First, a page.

Some observers, like Rodney Stark at Baylor, think the numbers of Nones/SBNRs are exaggerated. And many younger Americans who are Indifferents now will no doubt join religions as they get older. If Mercadante is correct, though, the politics of religion in America could be in for a significant change.
Those pressing the claim that an exemption in the contraception mandate cases before the Supreme Court would violate the Establishment Clause face a few challenges–doctrinal, textual, and historical. The one that interests me in this post is that the test they favor is in considerable tension with the RFRA framework. Under the interpretation of the Establishment Clause being pressed, it seems to me that the least restrictive means test that represents the third prong of the strict scrutiny standard in RFRA and RLUIPA is constitutionally suspect.
Recall the theory: religious accommodations are unconstitutional if they shift “significant burdens” onto a “focused and identifiable class of third parties.” For the moment, leave aside the “focused and identifiable” component. We know that under RFRA, the religious claimant must allege a substantial burden on religious exercise. If it does so, the burden shifts to the government to show that the substantial burden on religious exercise it has imposed is justified by a compelling governmental interest. But the government must also show that it is using the least restrictive means to achieve its interest. So, for example, the government cannot simply say that the contraception mandate is supported by its compelling interest in good health care, full stop. Its statement of its interest is invariably focused and refined by the need to demonstrate that it has used the narrowest means available–that means which least burdens the religious claimant–to achieve its interest. And the least restrictive means component of the RFRA test is, in fact, one of the points on which it has been argued that the government’s case for the contraception mandate is weakest.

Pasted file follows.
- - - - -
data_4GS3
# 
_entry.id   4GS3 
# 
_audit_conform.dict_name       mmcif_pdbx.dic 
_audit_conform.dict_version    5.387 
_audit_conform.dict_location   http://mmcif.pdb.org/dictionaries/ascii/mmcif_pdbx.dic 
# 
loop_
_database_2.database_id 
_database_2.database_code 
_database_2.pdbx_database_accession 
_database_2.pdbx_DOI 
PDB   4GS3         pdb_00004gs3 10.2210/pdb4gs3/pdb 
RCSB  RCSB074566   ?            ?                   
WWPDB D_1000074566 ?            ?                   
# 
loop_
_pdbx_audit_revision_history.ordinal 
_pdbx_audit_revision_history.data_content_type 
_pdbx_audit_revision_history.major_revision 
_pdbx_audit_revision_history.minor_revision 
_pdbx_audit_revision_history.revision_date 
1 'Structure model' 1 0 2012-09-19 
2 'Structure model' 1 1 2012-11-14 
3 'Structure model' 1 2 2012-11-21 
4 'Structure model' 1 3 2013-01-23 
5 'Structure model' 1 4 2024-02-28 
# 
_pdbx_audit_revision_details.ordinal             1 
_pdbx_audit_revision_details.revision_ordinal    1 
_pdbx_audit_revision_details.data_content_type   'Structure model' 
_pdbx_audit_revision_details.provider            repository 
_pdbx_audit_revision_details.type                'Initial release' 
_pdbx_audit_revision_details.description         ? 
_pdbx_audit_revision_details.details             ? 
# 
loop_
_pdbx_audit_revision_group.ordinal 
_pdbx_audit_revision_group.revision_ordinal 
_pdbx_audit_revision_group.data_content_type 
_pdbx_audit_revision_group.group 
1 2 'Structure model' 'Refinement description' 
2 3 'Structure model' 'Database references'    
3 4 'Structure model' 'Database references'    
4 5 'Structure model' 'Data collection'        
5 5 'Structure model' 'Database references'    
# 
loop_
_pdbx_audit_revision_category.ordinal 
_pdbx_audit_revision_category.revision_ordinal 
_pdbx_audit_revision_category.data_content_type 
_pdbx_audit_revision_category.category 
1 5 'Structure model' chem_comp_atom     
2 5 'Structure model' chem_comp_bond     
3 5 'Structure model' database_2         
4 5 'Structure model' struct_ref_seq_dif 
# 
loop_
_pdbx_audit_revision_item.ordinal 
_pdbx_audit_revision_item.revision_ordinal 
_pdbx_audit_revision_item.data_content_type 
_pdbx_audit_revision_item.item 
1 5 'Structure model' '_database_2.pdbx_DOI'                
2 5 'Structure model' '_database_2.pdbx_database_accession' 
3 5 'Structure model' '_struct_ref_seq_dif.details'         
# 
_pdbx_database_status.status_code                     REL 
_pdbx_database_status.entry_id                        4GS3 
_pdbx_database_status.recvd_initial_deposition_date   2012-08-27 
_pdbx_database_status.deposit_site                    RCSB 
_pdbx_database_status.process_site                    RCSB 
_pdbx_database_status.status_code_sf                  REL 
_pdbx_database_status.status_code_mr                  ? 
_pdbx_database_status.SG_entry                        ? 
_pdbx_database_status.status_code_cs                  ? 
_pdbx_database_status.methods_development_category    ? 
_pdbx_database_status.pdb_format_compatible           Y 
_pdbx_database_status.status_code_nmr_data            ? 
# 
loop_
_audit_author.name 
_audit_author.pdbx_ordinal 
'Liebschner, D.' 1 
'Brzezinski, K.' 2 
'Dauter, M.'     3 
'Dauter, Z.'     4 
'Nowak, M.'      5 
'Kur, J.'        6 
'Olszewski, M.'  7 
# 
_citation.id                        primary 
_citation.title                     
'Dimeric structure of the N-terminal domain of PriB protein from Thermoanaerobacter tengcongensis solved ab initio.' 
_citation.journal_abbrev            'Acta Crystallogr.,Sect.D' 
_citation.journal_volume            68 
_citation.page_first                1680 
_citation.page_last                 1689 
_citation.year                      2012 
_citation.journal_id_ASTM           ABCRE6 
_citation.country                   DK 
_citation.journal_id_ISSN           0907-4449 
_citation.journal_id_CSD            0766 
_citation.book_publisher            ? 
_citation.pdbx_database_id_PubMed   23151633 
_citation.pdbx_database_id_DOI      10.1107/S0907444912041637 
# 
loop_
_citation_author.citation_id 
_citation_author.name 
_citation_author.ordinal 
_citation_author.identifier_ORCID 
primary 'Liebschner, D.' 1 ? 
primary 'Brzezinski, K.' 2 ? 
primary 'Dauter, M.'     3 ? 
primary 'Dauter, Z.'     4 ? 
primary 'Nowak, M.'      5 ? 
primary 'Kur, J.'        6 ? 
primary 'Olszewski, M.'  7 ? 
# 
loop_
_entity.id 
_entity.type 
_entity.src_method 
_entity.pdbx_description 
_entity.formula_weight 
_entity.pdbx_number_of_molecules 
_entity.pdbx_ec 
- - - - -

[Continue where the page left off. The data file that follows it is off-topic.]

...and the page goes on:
Suppose one accepts the claim that any “significant” burden resulting from cost shifting onto third parties triggers an Establishment Clause claim (again, for the moment, set to the side the question of what constitutes a “focused and identifiable” group). It seems to me that one would also be saying that the least restrictive means test is at least presumptively constitutionally suspect. The more narrowly tailored a means is so as to avoid burdens on religious objectors, the more probable it becomes that the means selected will burden third party interests. There may perhaps be rare occasions when an accommodation imposes no costs at all on third parties. But very often this will look like a sliding scale: as the imposition on the religiously burdened party decreases, the imposition on third parties increases. And by the time that one gets to the least restrictive means, the sliding scale is very much calibrated against the third party interests. By that point, it will have become highly probable–in some cases verging on certain–that the means chosen will impose “significant” burdens on third parties.
Take these cases.